Japanese scientists from Kurashiki University of Science and Arts are working to unravel the mystery of the mummification of the 300-year-old mermaid man with a human face, found in a temple in the city of Asakuchi.
Japan – Scientists are working to unravel the mystery of the mummification of the 300-year-old “mermaid” with a human face, which in legends is said to grant immortality to those who tasted its flesh.
The mysterious 12-inch-long creature is claimed to have been found off the Japanese island of Shikoku, between 1736 and 1741.
The “mermaid” has a frightening human appearance, as it appears with a grinned face, pointed teeth and hands, and hair on its head and forehead, but its lower half resembles a fish tail.
Researchers from Kurashiki University of Science and Arts took the mummy for a CT scan, in an attempt to unravel its secrets. The strange creature could have religious significance: “Japanese mermaids have a legend of immortality,” said Hiroshi Kinoshita of the Okayama Folklore Society.
He added, “There is a legend in many parts of Japan that a woman accidentally ate mermaid meat and lived 800 years… the legend of Yao Baekuni, also preserved near the temple where the mermaid mummy was found.”
This mummy, which was created from the torso and head of a monkey sewn into the bottom half of a fish, was allegedly caught off the coast of Fiji and later purchased from Japanese sailors.Mermaid Man.
In Japanese folklore, there is a creature called “ningyo”, which is described as having a monkey’s mouth with fish-like teeth and a body covered with golden scales. Scientists examining the mummy will publish their results later this year.
In folklore, a mermaid is an aquatic creature with the head and upper body of a female human and the tail of a fish. Mermaids appear in the folklore of many cultures worldwide, including Europe, Asia, and Africa.
In ancient Assyria, the goddess Atargatis transformed herself into a mermaid out of shame for accidentally killing her human lover. Mermaids are sometimes associated with perilous events such as floods, storms, shipwrecks, and drownings. In other folk traditions (or sometimes within the same traditions), they can be benevolent or beneficent, bestowing boons or falling in love with humans.
Mermaid Man is “Merman”
The male equivalent of the mermaid is the merman, also a familiar figure in folklore and heraldry. Although traditions about and sightings of mermen are less common than those of mermaids, they are generally assumed to co-exist with their female counterparts. The male and the female collectively are sometimes referred to as merfolk or merpeople.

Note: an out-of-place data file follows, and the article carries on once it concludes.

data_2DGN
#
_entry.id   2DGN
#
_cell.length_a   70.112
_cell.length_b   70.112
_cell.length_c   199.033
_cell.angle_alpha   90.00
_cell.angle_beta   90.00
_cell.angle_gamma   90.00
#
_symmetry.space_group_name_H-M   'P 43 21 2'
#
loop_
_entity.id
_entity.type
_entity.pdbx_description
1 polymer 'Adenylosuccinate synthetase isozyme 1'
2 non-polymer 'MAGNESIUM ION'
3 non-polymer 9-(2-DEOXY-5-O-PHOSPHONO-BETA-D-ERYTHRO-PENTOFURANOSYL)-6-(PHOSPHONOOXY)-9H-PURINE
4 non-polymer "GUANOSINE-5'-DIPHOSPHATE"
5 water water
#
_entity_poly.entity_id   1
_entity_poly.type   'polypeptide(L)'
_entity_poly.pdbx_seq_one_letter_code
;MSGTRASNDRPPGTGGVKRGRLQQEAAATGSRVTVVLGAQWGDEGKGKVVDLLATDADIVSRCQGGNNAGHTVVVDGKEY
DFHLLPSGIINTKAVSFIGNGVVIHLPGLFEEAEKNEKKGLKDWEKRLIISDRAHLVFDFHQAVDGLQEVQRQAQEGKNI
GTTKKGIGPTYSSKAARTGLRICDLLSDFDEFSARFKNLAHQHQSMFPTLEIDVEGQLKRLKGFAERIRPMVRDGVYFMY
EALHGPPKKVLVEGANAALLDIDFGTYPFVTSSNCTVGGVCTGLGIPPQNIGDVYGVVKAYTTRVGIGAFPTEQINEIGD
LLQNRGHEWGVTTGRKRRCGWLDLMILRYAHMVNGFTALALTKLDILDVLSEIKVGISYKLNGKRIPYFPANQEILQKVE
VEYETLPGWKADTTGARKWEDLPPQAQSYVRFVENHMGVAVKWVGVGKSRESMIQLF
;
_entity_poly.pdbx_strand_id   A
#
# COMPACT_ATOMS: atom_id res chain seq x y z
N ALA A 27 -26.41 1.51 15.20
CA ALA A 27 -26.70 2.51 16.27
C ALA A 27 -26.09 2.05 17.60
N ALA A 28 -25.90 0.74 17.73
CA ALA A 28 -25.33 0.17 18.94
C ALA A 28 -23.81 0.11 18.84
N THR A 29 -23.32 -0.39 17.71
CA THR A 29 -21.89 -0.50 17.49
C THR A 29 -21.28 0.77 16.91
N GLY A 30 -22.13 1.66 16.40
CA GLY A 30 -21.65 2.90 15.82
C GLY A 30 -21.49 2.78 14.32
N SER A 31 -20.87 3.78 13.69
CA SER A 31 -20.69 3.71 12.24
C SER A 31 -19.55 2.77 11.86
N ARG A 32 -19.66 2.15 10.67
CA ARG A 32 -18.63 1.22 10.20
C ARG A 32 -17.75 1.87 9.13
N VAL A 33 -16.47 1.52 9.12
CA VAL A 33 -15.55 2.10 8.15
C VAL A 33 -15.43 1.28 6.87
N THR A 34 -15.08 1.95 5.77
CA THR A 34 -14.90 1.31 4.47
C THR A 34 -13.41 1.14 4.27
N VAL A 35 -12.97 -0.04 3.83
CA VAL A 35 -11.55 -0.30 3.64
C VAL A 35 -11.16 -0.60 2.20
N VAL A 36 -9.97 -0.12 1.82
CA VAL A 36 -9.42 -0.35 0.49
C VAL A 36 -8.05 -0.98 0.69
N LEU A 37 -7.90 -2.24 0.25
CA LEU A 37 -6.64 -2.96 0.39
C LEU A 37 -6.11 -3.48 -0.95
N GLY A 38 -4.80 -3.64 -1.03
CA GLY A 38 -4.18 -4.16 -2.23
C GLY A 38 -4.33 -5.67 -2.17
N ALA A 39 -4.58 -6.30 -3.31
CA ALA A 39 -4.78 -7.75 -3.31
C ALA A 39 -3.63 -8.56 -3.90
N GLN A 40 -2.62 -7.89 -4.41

The conception of mermaids in the West may have been influenced by the Sirens of Greek mythology, which were originally half-birdlike, but came to be pictured as half-fishlike in the Christian era. Historical accounts of mermaids, such as those reported by Christopher Columbus during his exploration of the Caribbean, may have been sightings of manatees or similar aquatic mammals. While there is no evidence that mermaids exist outside folklore, reports of mermaid sightings continue to the present day.
Mermaids have been a popular subject of art and literature in recent centuries, such as in Hans Christian Andersen’s literary fairy tale “The Little Mermaid” (1836). They have subsequently been depicted in operas, paintings, books, comics, animation, and live action films.
Mermaids appear in British folklore as unlucky omens, both foretelling disaster and provoking it. Several variants of the balladSir Patrick Spens depict a mermaid speaking to the doomed ships.
In some versions, she tells them they will never see land again; in others, she claims they are near shore, which they are wise enough to know means the same thing. Mermaids can also be a sign of approaching rough weather, and some have been described as monstrous in size, up to 2,000 feet (610 m).